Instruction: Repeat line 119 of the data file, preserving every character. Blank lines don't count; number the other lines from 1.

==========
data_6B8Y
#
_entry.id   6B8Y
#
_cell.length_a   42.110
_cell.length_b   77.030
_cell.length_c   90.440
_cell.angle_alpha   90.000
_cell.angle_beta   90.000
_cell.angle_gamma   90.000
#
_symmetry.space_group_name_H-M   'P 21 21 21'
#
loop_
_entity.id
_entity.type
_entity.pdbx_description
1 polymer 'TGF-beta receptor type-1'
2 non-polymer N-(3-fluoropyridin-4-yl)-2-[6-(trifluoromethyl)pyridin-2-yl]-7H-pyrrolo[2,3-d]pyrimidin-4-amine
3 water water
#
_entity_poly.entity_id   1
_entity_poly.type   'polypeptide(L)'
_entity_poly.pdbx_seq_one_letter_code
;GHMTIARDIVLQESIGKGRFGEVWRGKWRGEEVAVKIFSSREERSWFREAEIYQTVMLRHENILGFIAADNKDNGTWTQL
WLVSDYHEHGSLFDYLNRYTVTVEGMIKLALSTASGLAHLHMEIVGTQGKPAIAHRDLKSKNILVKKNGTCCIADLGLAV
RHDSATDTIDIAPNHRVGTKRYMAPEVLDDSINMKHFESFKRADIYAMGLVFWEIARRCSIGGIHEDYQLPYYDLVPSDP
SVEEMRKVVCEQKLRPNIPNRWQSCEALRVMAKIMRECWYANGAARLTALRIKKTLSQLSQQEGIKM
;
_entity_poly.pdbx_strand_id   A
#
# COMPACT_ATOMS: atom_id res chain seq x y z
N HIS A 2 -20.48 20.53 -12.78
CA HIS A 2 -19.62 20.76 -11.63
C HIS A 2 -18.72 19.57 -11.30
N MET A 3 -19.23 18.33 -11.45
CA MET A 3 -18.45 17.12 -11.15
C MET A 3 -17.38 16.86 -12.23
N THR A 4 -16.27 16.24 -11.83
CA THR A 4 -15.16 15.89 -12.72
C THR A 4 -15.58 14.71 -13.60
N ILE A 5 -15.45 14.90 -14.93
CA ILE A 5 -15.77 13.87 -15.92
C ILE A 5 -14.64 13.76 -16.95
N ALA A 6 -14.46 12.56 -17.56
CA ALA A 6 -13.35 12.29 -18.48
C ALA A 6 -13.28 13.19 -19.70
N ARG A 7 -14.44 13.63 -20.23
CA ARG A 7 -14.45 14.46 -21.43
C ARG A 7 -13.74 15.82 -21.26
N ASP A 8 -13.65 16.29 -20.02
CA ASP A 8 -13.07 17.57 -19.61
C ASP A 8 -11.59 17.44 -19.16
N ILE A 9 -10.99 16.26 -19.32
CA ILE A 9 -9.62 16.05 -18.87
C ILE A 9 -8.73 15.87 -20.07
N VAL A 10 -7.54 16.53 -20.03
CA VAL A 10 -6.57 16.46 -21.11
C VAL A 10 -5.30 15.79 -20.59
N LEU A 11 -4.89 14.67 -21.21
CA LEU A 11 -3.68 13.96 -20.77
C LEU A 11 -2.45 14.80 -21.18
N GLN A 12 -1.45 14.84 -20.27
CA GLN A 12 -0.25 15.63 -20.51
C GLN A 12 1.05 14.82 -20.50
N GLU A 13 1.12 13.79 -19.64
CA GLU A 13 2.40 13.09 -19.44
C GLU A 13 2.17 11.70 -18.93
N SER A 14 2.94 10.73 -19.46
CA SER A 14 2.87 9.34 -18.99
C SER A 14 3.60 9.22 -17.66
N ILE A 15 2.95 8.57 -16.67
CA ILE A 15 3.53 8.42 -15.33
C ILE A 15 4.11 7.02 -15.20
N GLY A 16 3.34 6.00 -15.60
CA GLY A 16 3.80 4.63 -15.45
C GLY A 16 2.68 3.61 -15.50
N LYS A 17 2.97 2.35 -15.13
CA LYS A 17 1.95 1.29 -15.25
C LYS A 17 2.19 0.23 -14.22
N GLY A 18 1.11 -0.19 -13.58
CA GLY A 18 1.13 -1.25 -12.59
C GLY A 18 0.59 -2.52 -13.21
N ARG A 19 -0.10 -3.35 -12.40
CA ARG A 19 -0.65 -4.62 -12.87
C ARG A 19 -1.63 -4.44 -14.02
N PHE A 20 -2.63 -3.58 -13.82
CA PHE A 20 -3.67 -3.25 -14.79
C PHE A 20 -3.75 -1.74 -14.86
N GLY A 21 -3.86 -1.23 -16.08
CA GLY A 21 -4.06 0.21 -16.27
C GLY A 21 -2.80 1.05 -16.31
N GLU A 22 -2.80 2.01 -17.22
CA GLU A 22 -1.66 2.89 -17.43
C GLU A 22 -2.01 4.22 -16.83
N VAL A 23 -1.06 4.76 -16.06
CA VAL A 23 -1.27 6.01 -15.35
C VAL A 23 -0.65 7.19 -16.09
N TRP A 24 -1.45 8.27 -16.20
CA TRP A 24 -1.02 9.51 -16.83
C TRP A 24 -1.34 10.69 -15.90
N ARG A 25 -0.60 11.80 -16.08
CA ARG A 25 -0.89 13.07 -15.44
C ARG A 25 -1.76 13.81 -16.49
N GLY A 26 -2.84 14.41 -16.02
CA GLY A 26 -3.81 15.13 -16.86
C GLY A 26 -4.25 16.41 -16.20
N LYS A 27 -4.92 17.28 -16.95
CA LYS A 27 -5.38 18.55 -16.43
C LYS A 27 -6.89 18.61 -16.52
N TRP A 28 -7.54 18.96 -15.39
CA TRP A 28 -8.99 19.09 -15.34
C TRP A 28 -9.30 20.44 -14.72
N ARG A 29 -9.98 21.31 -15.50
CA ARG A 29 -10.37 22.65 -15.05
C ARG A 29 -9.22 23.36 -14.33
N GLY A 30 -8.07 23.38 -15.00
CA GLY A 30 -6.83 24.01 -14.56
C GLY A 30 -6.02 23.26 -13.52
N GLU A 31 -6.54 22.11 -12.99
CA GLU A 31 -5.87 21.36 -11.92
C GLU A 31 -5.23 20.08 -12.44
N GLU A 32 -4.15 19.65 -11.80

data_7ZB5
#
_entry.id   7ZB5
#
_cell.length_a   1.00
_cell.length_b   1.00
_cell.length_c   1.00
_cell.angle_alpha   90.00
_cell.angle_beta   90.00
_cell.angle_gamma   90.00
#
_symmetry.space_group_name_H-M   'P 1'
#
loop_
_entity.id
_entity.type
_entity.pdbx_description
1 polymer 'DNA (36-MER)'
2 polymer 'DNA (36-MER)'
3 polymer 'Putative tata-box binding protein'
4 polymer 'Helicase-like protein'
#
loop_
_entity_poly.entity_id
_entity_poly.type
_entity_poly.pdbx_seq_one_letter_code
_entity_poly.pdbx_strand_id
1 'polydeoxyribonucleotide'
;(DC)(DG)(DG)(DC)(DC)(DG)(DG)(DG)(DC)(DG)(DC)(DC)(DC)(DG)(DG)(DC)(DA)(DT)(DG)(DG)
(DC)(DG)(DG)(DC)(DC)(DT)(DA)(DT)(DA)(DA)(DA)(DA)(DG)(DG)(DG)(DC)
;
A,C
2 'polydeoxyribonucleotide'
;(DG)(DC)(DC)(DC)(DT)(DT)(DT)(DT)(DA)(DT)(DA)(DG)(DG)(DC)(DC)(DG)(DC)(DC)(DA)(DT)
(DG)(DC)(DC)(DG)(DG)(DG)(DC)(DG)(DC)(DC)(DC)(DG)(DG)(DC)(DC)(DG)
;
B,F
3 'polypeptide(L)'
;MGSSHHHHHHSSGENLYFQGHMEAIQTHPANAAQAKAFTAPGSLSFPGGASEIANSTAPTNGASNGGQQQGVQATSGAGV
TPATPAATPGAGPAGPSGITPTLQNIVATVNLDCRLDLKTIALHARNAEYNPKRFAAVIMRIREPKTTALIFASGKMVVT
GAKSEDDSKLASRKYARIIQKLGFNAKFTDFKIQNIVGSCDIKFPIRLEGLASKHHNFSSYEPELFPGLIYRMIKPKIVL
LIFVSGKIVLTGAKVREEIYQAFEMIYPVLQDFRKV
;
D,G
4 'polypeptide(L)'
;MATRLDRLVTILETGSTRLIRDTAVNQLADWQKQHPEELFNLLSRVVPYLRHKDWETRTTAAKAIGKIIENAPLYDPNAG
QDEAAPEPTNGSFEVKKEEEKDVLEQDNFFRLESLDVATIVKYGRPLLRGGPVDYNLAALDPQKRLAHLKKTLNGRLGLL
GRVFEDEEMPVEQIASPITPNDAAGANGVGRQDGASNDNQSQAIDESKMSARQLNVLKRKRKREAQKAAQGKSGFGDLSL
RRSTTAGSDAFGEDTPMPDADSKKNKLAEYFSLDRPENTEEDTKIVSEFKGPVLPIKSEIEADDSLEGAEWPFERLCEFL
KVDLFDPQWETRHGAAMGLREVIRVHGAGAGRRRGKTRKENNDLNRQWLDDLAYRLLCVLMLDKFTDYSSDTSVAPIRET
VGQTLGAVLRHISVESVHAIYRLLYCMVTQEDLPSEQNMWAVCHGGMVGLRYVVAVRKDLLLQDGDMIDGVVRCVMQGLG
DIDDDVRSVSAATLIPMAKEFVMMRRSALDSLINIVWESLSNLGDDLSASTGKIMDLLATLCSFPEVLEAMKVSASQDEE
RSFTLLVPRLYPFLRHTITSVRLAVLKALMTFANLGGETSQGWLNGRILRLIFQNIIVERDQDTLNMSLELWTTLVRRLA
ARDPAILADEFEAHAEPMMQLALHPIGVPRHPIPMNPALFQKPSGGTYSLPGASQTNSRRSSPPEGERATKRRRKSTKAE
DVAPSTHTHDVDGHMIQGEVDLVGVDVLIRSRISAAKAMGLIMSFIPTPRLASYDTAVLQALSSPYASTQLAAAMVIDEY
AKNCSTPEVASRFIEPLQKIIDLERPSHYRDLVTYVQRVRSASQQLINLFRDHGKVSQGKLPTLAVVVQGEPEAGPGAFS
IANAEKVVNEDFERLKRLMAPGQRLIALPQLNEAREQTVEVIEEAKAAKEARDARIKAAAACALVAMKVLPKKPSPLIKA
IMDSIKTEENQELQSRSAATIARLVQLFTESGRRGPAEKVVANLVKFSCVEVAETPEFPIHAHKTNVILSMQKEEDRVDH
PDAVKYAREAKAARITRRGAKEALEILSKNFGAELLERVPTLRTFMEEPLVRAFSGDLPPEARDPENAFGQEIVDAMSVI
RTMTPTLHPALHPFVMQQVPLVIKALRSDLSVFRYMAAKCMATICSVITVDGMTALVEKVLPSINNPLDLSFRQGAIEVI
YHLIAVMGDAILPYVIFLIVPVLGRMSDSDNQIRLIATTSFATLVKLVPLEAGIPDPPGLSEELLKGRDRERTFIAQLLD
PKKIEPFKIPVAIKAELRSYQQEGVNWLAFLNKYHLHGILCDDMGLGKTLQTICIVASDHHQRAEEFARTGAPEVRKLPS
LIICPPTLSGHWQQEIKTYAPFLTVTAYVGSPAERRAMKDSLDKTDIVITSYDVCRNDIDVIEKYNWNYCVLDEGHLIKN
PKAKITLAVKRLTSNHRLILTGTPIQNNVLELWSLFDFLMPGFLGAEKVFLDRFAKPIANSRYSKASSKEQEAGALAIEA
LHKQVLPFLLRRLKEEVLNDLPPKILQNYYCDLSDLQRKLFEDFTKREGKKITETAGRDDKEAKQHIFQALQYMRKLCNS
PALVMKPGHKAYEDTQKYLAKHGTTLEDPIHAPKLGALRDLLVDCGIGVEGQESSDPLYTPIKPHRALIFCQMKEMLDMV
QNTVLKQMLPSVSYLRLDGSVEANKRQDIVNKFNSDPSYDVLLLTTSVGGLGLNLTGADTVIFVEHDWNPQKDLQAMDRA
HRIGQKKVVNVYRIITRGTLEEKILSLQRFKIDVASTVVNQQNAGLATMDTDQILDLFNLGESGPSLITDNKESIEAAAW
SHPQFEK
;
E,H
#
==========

C GLY A 30 -6.02 23.26 -13.52